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Tips for avoiding heat stress

Friday 4 January 2013

With a week of temperatures above 40 degrees behind us and another one ahead, the Department of Health is reminding Centralians of the risks associated with heat stress.

Director of Emergency Medicine at the Alice Springs Hospital, Dr Stephen Gourley points out that some people are more vulnerable in hot conditions.

"The elderly, young children and babies are more prone to heat stress than most as their bodies can't always regulate temperature changes efficiently," he said.

"Effects can build up over a number of days, as people become exhausted from the heat, which could exacerbate heart disease and other chronic problems" Dr Gourley said.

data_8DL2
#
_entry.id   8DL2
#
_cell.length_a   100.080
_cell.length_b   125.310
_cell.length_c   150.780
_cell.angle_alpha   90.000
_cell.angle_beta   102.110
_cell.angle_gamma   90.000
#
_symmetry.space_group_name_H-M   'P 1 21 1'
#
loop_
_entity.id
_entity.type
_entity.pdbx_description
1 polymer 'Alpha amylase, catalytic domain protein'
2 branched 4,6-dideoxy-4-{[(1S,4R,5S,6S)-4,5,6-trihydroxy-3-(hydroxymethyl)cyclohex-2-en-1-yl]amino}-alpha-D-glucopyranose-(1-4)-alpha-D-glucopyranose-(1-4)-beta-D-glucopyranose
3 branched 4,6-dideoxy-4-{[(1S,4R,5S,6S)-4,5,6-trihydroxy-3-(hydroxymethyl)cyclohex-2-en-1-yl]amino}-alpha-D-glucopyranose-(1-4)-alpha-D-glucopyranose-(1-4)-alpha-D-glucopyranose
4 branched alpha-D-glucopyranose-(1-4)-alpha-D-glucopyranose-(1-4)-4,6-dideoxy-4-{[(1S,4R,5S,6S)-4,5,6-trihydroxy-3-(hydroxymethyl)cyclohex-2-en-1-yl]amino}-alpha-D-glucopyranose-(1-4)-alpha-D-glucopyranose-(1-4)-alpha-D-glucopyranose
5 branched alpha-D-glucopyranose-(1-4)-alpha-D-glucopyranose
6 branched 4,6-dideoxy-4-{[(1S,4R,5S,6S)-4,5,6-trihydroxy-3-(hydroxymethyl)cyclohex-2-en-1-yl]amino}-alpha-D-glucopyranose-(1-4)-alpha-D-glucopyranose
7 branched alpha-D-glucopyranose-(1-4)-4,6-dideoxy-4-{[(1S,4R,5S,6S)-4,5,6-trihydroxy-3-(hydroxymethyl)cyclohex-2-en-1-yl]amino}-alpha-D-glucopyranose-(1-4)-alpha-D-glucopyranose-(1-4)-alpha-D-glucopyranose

Anyone experiencing severe symptoms, such as a high body temperature; nausea; dry, red, hot skin; and a rapid heart rate should seek urgent medical advice.

People should take the following precautions to help prevent heat-related illness:

  • Check on older, sick and frail people who may need help coping with the heat.
  • Never leave anyone in a closed car.
  • Drink plenty of water and fluids (note: If your doctor normally limits your fluids or you are on fluid tablets, you may need to check how much to drink while the weather is hot).
  • Limit or avoid alcohol.
  • Stay indoors, if possible in air-conditioning.
  • Take a cool shower or bath.
  • Wear lightweight, loose-fitting clothing.
  • Apply sunscreen at regular intervals while outdoors.
  • Reduce physical activity.
  • Avoid outdoor activity during the hottest part of the day.
  • If possible, stay in shaded areas when outdoors.
  • Know the signs of heat stress (muscle cramps, pallor, dizziness, headache, nausea, increased heart rate, fainting, excessive sweating or no sweating with high temperature and hot, dry skin) and seek medical attention if necessary.

Media Contact: Sharon Hutton 89 515 123 or 0401 114 113